Friday, September 26, 2008

All-Star Superman/Batman Hits THE SPLASH PAGE

I've written a lot about All-Star Superman in the past week, and I have a review of the newest All-Star Batman and Robin the Boy Wonder issue hitting CBR this weekend. Yet, I'm not done talking about either of those books, apparently, because here I come -- along with my partner-in-awesomeness, Chad Nevett -- to talk about Morrison, Miller, Quitely, and Lee.

But here's the catch: Chad actually prefers the Miller/Lee stuff to the Morrison/Quitely All-Star Superman. Is he mad? Is he justified? Is he right?!?

Check out the newest installment of the debate-tastic Splash Page to find out what happens when two men disagree about their precious comic books.

Or, you know, click HERE.

(One thing Chad and I would agree on: Quitely's version of All-Star Batman is pretty amazing.)


md said...

"I enjoy it for aesthetic reasons, which are, for me, the reasons I read comics. I feel pretty strong about the Morrison and Quitely's work on the series, but it's not like my heart skipped a beat when Superman seemed to have died or whatever emotional moment I'm supposed to care about."

I just have to mention that every time I read issues #6 and #10 I teared up. And I still do. In fact, my hairs stand on ends when I discuss those issues with other people. So, to me, All-Star Superman is that powerful. I agree 100% with Morrison that Superman is far more progressive, and useful, as a Messiah than Jesus ever was.

Timothy Callahan said...

I know those issues had emotional impact, but comics just don't work that way for me at all. Novels either. Movies sometimes do, though.

Chad Nevett said...

I'm usually the same as Tim. It's rare that comics or books will affect me emotionally in a big way--TV shows tend to affect me a lot, though. Although, anything involving Hughie in The Boys totally has me suckered in (Garth Ennis is surprisingly very good at getting me to care about characters in a real way).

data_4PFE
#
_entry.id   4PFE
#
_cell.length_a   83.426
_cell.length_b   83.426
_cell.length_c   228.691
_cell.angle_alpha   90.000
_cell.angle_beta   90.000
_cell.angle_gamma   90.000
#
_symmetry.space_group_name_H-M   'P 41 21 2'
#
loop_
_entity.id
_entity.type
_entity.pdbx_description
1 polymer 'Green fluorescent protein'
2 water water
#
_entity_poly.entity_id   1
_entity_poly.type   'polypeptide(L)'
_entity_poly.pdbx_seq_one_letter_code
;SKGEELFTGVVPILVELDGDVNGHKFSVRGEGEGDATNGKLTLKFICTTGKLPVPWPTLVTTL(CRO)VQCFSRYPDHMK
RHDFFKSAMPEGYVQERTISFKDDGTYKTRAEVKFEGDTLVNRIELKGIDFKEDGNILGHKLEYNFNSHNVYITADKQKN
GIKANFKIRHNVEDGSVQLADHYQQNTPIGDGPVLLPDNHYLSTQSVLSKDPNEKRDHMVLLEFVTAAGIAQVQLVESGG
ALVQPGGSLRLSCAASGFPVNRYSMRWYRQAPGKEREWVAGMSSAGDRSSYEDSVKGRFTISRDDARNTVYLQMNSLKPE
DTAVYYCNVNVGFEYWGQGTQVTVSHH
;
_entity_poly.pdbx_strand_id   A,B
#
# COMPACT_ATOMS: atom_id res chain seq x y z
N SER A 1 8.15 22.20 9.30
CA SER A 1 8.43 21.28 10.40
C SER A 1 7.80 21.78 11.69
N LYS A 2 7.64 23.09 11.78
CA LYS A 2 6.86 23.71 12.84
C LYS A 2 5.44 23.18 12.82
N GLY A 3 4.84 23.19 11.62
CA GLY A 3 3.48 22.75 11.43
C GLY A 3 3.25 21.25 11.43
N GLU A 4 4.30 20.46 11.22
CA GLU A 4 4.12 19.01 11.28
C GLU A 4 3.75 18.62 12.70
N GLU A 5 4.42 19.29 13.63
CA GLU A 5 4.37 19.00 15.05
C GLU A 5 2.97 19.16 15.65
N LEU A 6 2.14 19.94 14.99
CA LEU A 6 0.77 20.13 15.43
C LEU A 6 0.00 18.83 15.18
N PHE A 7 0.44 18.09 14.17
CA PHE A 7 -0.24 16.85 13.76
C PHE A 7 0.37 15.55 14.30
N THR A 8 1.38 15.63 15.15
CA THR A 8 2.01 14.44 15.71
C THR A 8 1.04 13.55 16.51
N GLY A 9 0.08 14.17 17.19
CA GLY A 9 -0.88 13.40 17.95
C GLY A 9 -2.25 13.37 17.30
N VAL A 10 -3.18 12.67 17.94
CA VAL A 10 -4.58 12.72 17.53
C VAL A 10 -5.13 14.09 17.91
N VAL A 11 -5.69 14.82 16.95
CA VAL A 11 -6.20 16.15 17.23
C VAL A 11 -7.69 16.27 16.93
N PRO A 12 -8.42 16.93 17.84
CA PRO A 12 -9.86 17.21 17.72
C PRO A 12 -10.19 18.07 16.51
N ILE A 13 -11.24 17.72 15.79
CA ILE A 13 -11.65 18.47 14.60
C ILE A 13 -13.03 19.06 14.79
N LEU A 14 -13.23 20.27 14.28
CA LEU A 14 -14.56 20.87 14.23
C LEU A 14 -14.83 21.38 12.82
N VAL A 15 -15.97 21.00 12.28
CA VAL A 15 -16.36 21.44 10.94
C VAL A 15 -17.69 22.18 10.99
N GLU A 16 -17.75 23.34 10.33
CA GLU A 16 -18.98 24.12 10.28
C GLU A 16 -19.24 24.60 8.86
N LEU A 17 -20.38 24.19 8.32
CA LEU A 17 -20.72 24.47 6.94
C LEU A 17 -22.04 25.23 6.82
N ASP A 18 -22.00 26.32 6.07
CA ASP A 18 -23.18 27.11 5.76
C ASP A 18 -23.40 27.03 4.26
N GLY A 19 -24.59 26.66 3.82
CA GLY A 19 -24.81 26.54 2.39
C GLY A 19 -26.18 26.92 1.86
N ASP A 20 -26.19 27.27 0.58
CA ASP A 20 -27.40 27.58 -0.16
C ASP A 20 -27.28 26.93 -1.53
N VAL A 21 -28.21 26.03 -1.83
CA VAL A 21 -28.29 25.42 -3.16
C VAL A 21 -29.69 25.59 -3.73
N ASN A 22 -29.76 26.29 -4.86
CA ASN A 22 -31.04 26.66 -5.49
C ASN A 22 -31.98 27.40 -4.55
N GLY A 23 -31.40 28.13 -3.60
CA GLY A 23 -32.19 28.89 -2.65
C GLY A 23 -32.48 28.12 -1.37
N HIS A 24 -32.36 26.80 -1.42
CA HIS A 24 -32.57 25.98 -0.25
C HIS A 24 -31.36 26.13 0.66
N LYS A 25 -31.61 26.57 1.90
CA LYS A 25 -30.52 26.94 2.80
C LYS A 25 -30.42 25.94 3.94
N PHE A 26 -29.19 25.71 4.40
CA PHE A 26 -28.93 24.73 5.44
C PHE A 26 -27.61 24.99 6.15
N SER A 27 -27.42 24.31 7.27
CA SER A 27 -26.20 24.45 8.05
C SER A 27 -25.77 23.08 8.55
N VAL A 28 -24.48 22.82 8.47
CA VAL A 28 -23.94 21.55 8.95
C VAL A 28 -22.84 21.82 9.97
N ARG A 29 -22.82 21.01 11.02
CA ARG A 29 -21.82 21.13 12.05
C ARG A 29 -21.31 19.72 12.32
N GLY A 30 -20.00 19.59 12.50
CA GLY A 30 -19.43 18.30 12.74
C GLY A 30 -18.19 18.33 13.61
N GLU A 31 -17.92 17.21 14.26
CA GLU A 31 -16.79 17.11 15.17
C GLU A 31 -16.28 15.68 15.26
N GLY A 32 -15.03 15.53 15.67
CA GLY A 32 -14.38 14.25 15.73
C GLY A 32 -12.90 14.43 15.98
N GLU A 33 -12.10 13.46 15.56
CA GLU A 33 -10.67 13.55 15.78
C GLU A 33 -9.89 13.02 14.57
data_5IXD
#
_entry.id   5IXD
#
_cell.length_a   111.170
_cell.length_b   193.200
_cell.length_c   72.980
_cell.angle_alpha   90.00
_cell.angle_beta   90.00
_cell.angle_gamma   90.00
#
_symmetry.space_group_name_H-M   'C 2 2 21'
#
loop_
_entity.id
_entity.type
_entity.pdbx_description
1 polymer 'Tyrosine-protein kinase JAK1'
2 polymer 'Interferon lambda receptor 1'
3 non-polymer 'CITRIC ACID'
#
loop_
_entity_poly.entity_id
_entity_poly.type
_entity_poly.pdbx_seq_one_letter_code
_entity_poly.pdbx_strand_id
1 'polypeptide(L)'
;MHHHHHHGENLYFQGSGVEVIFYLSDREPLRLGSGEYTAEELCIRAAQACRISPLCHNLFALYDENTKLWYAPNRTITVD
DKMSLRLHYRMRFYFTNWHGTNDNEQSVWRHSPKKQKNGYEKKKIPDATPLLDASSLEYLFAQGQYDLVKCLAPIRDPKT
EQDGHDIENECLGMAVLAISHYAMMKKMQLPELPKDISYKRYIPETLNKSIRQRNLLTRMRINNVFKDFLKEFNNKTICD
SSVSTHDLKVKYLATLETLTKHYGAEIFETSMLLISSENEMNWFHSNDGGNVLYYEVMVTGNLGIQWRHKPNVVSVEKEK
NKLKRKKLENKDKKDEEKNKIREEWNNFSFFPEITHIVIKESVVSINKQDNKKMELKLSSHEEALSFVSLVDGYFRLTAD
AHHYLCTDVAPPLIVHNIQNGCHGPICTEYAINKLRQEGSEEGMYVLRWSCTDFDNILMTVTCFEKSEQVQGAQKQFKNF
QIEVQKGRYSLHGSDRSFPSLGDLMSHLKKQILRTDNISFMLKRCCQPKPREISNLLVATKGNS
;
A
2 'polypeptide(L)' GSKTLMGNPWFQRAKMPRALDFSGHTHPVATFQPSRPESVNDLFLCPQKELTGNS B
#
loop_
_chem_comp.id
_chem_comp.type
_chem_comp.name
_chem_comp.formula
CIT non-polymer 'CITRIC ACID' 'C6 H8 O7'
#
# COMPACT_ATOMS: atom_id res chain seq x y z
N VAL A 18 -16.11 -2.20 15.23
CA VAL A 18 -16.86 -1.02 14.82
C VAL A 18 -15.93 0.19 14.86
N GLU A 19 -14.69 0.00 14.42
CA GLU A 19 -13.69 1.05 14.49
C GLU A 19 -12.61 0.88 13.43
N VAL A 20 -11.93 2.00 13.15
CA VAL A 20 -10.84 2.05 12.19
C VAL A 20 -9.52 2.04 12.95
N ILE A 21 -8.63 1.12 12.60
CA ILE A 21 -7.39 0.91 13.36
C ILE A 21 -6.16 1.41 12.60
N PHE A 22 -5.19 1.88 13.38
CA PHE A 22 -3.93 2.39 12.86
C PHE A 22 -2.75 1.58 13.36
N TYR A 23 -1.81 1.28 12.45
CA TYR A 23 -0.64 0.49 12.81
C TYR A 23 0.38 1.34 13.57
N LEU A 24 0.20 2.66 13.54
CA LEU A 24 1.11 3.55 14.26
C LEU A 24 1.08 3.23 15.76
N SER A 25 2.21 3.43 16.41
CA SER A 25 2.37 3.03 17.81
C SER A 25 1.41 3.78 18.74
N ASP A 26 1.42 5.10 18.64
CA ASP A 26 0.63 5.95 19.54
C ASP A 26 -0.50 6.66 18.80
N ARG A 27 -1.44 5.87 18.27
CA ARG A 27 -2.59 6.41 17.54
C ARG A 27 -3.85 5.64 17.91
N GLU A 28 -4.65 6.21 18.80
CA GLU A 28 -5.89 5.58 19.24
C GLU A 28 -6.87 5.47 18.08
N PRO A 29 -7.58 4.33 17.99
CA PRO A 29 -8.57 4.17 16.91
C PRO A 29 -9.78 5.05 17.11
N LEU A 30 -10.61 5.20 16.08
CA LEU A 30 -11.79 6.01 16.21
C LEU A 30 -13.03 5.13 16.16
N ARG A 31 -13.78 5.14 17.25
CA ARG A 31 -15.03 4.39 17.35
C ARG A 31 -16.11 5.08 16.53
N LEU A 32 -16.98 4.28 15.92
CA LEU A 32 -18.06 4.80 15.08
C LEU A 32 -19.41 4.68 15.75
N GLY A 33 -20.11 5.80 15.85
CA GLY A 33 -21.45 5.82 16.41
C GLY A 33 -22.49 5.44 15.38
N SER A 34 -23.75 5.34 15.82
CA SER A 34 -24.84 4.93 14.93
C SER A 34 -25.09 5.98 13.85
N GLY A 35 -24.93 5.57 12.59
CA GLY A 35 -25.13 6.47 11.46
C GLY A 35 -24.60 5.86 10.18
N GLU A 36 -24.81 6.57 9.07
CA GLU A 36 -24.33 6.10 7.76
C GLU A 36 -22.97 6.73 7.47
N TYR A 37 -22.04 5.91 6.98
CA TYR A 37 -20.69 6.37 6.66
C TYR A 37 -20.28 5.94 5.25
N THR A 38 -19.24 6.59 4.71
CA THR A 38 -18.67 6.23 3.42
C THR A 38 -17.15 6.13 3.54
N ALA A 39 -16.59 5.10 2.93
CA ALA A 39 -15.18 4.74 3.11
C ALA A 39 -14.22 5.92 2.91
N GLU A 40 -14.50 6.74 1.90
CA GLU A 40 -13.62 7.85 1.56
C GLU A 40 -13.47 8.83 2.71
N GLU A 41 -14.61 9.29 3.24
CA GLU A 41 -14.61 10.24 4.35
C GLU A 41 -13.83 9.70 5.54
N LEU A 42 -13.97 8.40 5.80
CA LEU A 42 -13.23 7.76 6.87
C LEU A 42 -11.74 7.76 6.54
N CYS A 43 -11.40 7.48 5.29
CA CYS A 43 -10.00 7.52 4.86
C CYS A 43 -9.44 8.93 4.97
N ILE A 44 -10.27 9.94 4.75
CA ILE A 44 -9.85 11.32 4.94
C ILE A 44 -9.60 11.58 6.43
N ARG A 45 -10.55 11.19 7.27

Ultimate Matt said...

Honestly, much as I loved All-Star Superman as a whole (and I would give issue 10 to anyone as an example of a perfect Superman story, encapsulating exactly why I love the character), I didn't care for the final issue, to the point that it nearly ruined the story for me. And Chad is right - it DOES end with Superman punching stuff, just not Luthor. He punches the sun. A fun visual, but not the transcendent, inspirational moment I was hoping for and felt the series had been building to. Not to mention, it actually made no sense whatsoever since in the last issue, had already defeated Solaris (another underwhelming moment), so what did he punch? Did I miss something?

I get that Morrison was going for somewhat of a symbolic ending, with Superman alive in the sun as a modern day Apollo, but there was no transition between his underwhelming slugfest ending (yeah, I'm with Chad on that one) and his symbolic piece, which again took me right out of the story.

There's every chance I'll re-read this in a year or two (or even a month) and totally reverse my opnion, but that was one of the most dissapointing comics for me in a long while.

Timothy Callahan said...

He has to heal the sun, baby! It's poisoned.

matt st.pierre said...

I like Mr. Nevett for differentiating between "best" and "favorite," and for the added benefit of being cold and dead inside.

Tim, all that could have made this more complete would be a few bashes on your part about Tony Daniel's art in the current Batman run. I thought they were so close, given the Jim Lee bashes, but alas, they were absent.